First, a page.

In consideration of the similar research example provided above, one could make the following statement with 95% CI:

Statement: Individuals who were prescribed Drug 23 had no symptoms after three days, which was significantly faster than those prescribed Drug 22; there was a mean difference between the two groups of days to the recovery of 4.2 days (95% CI: 1.9 – 7.8).

It is important to note that the width of the CI is affected by the standard error and the sample size; reducing a study sample number will result in less precision of the CI (increase the width).A larger width indicates a smaller sample size or a larger variability.A researcher would want to increase the precision of the CI. For example, a 95% CI of 1.43 – 1.47 is much more precise than the one provided in the example above. In research and clinical practice, CIs provide valuable information on whether the interval includes or excludes any clinically significant values.

Gardner MJ, Altman DG. Confidence intervals rather than P values: estimation rather than hypothesis testing. Br Med J (Clin Res Ed). 1986 Mar 15;292(6522):746-50. [PMC free article] [PubMed]

Hypothesis testing and confidence intervals are significant contributors to evidence-based practice and guide the protocols of patient intervention, ultimately influencing patient outcomes. Hypothesis testing can be employed to correlate associations between variables, which leads to quality improvement and supports improvements to standard practice. However, it is the role of nursing leadership to responsibly interpret research and apply it for the improved patient outcomes (Ambrose, 2021). Confidence intervals represent the risk that the research could be wrong. The combined use of hypothesis testing with confidence intervals allows for results to be extrapolated and applied to the general population. While the confidence interval can be important in applying the research results from the sample to the population, it is important to be aware of the ability to manipulate the confidence interval if thorough methods are not employed. Small sample size and lack of replication are both contributing factors to misinterpreted p-values or statistical significance.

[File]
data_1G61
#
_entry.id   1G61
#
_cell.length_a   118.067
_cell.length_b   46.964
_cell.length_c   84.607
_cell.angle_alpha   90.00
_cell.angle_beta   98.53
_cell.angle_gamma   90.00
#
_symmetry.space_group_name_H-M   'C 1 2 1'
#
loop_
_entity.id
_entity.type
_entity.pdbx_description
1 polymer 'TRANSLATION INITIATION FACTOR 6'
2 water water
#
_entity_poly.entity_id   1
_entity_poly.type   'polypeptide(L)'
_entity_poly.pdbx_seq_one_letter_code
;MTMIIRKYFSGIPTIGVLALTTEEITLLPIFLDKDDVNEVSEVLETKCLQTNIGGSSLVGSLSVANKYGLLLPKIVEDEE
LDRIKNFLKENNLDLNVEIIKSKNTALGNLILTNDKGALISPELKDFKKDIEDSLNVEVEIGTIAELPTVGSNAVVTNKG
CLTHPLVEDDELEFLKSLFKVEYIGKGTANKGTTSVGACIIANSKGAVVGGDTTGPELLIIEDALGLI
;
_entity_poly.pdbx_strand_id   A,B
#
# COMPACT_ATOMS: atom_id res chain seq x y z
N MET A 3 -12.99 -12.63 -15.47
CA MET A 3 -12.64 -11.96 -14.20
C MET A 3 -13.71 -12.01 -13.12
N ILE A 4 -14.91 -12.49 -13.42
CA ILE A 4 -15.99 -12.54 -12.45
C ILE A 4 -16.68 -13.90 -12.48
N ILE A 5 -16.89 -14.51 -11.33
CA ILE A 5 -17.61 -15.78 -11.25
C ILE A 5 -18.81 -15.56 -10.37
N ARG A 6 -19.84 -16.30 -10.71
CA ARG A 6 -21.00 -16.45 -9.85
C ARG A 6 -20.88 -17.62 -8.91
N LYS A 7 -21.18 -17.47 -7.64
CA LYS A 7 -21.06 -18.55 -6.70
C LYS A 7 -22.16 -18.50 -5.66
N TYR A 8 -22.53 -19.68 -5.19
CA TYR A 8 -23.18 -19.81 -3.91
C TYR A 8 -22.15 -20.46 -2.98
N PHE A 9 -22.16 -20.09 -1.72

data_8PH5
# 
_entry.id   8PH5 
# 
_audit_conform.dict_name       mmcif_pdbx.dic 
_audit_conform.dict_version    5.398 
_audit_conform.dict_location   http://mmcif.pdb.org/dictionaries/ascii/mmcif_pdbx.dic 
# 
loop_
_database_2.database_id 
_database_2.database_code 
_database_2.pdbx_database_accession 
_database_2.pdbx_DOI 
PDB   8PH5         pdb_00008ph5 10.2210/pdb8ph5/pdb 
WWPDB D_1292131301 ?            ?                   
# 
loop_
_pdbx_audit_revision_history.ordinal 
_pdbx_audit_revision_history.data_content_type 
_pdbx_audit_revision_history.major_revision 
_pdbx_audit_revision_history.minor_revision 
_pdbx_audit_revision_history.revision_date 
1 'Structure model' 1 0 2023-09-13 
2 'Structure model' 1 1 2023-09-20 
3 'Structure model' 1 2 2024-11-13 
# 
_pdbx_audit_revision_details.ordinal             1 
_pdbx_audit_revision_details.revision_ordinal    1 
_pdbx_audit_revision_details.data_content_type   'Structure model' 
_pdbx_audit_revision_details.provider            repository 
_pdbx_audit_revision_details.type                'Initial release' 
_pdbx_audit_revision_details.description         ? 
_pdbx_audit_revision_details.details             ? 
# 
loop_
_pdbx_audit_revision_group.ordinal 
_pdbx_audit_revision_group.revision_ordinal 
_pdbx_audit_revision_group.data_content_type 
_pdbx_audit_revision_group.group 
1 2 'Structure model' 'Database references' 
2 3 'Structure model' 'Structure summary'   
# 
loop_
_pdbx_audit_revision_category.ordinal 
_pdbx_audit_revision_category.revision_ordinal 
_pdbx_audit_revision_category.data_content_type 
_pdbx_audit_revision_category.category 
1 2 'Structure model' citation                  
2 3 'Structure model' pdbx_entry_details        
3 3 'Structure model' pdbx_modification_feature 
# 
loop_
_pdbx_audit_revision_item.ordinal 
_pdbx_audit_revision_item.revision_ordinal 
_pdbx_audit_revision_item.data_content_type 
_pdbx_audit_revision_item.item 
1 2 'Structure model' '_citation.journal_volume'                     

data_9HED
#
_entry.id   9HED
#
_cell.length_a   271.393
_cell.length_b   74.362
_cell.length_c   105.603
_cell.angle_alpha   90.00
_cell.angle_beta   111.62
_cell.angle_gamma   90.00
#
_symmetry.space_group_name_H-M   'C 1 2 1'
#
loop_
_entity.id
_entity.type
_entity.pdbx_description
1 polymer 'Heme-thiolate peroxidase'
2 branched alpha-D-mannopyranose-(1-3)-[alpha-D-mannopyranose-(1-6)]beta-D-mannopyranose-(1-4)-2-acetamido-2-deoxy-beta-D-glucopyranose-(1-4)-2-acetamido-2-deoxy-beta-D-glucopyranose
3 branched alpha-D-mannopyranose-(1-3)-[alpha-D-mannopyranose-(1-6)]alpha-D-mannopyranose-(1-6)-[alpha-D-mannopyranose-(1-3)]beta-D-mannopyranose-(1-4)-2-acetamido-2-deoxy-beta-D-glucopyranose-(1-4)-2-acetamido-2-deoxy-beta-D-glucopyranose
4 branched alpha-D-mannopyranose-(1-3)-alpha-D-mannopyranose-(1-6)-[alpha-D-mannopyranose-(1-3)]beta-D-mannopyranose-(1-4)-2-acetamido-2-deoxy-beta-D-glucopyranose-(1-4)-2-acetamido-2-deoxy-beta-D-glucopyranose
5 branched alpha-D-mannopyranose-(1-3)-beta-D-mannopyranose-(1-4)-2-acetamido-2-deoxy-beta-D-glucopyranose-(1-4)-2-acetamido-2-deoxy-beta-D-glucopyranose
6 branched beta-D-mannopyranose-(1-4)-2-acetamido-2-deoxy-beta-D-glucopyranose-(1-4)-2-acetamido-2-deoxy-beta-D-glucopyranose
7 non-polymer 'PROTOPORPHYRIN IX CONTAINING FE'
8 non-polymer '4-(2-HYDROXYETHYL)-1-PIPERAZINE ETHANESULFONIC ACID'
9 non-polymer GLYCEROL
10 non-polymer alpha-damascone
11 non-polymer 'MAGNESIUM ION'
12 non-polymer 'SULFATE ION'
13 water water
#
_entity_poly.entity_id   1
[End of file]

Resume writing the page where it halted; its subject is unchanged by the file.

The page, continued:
In the example of a 2019 study by Henson et al., the authors compared select outcomes associated with postoperative analgesic approaches in patients undergoing TKA. The two approaches were femoral nerve blocks and periarticular injections. Using 2-tailed t tests, the researchers examined pain perception, use of opioid analgesics, length of stay and total cost of care. Additionally, they examined readmission rates using a 2-sample z test for proportions. With a stratified population sample of 144 patients, the authors found an association between patients who received an FNB with a lower pain perception (p = .0497). Results also showed a possible correlation between a decrease in opioid consumption in those who received a PAI (p = .037). By calculating the mean, along with the standard deviation of the five selected variables, the authors were able to gain data regarding reported decrease in pain, it is clear that the study needs further replication with additional factors examined (Henson, et al., 2019). However, studies like this set the groundwork for future studies to build upon and gain even more in-depth knowledge regarding the topic or practice at hand.


Ambrose, J. (2021). Clinical inquiry and hypothesis testing. In Grand Canyon University (Ed.). Applied statistics for health care (ch.3). https://bibliu.com/app/#/view/books/1000000000581/epub/Chapter3.html#page_31

Henson, K. S., Thomley, J. E., Lowrie, L. J., & Walker, D. (2019). Comparison of Selected Outcomes Associated with Two Postoperative Analgesic Approaches in Patients Undergoing Total Knee Arthroplasty. AANA Journal87(1), 51–57.